Thursday, March 01, 2001

Harrison principal state's best

By Cindy Kranz
The Cincinnati Enquirer

        HARRISON — Ted Zigler, principal of William Henry Harrison High School, has been named Principal of the Year by the Ohio Association of Secondary School Principals.

        “I think it says a lot about this district,” Mr. Zigler said. “This is my first job as a high school principal.”

        He credited Superintendent Kay Bowling with giving him the opportunity to test his mettle as principal.

        Mr. Zigler, 48, has been principal at the school since 1994. Before that, he was an assistant principal at Northwest High School. He began his career as a teacher and has been in education for 27 years.

        “The one thing I try and do is give teachers a lot of room to do what's right for kids,” he said. “What you try and do is you hire the best people you can and then give them all the support you can. Then, your job becomes a facilitator.”

        Harrison High has 1,236 students in grades 9-12. When he's having a bad day, Mr. Zigler said, there's no better antidote than taking lunchroom duty so he can talk with students.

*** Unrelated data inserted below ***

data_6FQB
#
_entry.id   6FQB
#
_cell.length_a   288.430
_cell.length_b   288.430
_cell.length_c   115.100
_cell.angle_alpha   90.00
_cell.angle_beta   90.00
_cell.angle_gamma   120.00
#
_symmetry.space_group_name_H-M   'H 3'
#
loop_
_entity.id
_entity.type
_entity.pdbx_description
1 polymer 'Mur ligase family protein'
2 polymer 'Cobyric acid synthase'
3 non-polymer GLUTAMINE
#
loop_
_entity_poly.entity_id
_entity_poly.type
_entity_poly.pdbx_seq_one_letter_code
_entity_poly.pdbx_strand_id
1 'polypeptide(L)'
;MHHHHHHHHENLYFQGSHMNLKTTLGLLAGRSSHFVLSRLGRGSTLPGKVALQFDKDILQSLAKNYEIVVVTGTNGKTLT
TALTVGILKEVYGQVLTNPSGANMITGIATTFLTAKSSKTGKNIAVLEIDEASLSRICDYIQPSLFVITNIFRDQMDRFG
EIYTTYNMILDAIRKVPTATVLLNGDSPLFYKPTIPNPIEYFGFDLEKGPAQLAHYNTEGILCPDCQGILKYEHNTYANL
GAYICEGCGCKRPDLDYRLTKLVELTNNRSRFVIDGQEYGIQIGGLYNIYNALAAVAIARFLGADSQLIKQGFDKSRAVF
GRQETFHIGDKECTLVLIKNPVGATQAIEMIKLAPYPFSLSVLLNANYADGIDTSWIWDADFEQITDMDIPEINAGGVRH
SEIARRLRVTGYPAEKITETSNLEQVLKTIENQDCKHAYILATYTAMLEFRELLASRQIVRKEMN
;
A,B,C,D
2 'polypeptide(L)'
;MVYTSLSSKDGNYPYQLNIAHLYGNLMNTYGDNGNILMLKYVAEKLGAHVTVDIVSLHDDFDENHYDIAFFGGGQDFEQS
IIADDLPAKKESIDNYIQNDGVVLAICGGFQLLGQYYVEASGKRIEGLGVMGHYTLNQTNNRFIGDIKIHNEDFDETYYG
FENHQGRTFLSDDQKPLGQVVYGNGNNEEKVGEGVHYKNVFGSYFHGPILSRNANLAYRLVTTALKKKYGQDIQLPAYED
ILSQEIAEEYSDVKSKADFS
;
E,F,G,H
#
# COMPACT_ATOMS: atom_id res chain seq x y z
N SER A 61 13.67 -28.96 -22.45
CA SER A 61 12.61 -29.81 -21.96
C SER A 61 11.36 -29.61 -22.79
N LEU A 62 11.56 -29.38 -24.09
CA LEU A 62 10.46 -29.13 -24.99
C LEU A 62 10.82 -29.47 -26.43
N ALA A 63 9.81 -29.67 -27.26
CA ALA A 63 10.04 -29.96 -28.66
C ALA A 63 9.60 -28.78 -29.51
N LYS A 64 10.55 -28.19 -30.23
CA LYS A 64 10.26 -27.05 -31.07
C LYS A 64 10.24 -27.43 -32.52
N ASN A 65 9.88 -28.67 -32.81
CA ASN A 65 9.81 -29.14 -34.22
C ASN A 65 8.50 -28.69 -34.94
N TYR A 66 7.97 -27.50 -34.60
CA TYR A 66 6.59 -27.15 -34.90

“It's a job that is really people-intensive. It can have its day, but I think in the right district and the right place it's very rewarding.”

        Mr. Zigler also works to ensure educators are encouraged and trained to be principals — a necessity in this era of principal shortages. He teaches a class at the University of Cincinnati for administrators. He also teaches in the summer at UC's Administrator Development Academy.

        “Ted works tirelessly,” Ms. Bowling said. “He participates in anything and everything, not only in his building, but in the total district.”

        Among his accomplishments, she said, is instituting organizational and curricular changes designed to improve student achievement. He established a “school within a school” to give ninth-graders a chance to adjust to the curriculum, school culture, their peers and staff. The purpose is to reduce the number of dropouts by having a core of teachers work directly with freshmen.


Delta wants arbitrated contract
Utilities passing along higher gas rates
Heating bill relief still available
Americana closed for rest of year
Cincinnati wants $30 million for strip
County job training in doubt
Donated facility ratchets research
PULFER: History lesson
Women's historic role ill-taught
This year's focus cites six women
Big campaign contributor may benefit from energy bill
Butler Co. men certified heroes
Columbus man guilty of raping, killing OSU student
Cop phony, but judge was real
Doctor says OxyContin raid just 'publicity stunt'
Ethnic threats lead to 2 arrests
FAA says airline failed to disclose cargo hazard
- Harrison principal state's best
Kenton GOP rivals escalate war of words with new charges
Power plant issues to be aired
Sycamore Twp. pocket could get boost
Ten Commandments debated again
x4 N. Ky. schools in 'poor' shape
Yankee Road zoning on ballot
Kentucky News Briefs
Tristate A.M. Report